Re: Can the radius be found?

Hi tmoria! :)

You do have a constraint.

Since the segments a, b, and c are in the same plane and bounded by 2 lines, you get the constraint: a-2b+c=0.

So let's suppose that a and b are known, then we require that:

$\displaystyle c=2b-a \qquad (1)$

Let's call the unnamed line segments A, B, and C.

Then we can set up the system of equations:

$\displaystyle A-2B+C=0$

$\displaystyle A^2+a^2=R^2$

$\displaystyle B^2+b^2=(R+d)^2$

$\displaystyle C^2+c^2=(R+2d)^2$

We have 4 equations with 5 unknowns.

That means we can choose one unknown for free.

So let's pick A ourselves, then we can solve the system getting:

$\displaystyle R=\sqrt{a^2 + A^2}$

$\displaystyle d=\frac{b-a}{a}R$

$\displaystyle B=\frac b a A$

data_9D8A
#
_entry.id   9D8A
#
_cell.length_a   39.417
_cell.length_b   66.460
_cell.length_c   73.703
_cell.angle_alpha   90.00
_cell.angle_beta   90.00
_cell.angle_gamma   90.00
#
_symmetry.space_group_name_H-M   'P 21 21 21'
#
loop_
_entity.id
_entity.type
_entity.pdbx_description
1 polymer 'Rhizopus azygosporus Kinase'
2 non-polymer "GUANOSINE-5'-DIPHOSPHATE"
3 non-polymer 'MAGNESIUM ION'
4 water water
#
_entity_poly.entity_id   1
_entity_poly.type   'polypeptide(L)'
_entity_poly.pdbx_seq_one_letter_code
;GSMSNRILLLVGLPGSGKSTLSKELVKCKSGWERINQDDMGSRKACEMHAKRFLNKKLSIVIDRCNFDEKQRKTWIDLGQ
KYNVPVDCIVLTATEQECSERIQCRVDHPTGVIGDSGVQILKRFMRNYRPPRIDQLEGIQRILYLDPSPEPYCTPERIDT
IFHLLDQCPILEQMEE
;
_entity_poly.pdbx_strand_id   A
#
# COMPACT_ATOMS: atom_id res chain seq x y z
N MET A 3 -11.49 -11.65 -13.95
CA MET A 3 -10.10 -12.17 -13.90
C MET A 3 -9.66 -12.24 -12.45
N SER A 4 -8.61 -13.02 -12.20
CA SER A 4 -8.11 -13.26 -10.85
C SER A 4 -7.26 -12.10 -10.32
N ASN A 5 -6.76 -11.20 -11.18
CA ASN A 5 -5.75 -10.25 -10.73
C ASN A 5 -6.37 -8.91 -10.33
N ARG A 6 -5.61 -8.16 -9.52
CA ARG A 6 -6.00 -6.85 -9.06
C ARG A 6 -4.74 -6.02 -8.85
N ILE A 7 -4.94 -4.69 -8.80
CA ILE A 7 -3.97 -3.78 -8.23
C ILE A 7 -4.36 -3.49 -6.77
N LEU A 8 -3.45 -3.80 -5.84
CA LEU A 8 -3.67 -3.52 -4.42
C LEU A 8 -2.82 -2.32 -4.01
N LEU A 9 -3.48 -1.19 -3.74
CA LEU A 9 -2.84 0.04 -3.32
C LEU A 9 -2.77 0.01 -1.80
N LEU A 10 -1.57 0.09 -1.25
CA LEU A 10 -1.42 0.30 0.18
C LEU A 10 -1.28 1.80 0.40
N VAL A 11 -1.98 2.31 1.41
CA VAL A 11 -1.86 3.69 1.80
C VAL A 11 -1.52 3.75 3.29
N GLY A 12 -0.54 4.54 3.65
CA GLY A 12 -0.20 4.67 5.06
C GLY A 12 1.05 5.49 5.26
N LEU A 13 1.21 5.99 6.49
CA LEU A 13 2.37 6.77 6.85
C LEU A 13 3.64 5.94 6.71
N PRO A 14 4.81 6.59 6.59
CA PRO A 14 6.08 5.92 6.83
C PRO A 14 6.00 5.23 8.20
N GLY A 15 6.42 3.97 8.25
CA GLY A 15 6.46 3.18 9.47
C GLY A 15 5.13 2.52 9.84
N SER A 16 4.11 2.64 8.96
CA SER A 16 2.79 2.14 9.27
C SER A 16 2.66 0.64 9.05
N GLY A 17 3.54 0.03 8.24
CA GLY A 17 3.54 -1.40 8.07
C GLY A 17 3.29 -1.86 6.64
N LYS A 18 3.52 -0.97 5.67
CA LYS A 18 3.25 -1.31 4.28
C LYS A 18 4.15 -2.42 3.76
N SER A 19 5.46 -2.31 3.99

$\displaystyle C=\frac c a A$

A solution like this is easiest to calculate with Wolfram|Alpha.

Re: Can the radius be found?

Quote:

Originally Posted by

**ILikeSerena**

...Since the segments a, b, and c are in the same plane and bounded by 2 lines..., you get the constraint: a-2b+c=0.

Hi ILikeSerena,

Many thanks for the effort you put in. Unfortunately I forgot to delete the two lines at the end of the segments as they are not straight lines, but slightly curved which does not show in the image. The amended image is included below. I apologize for you wasting your time :(

Lines MN and OP are straight.

http://i1307.photobucket.com/albums/...pse640f131.jpg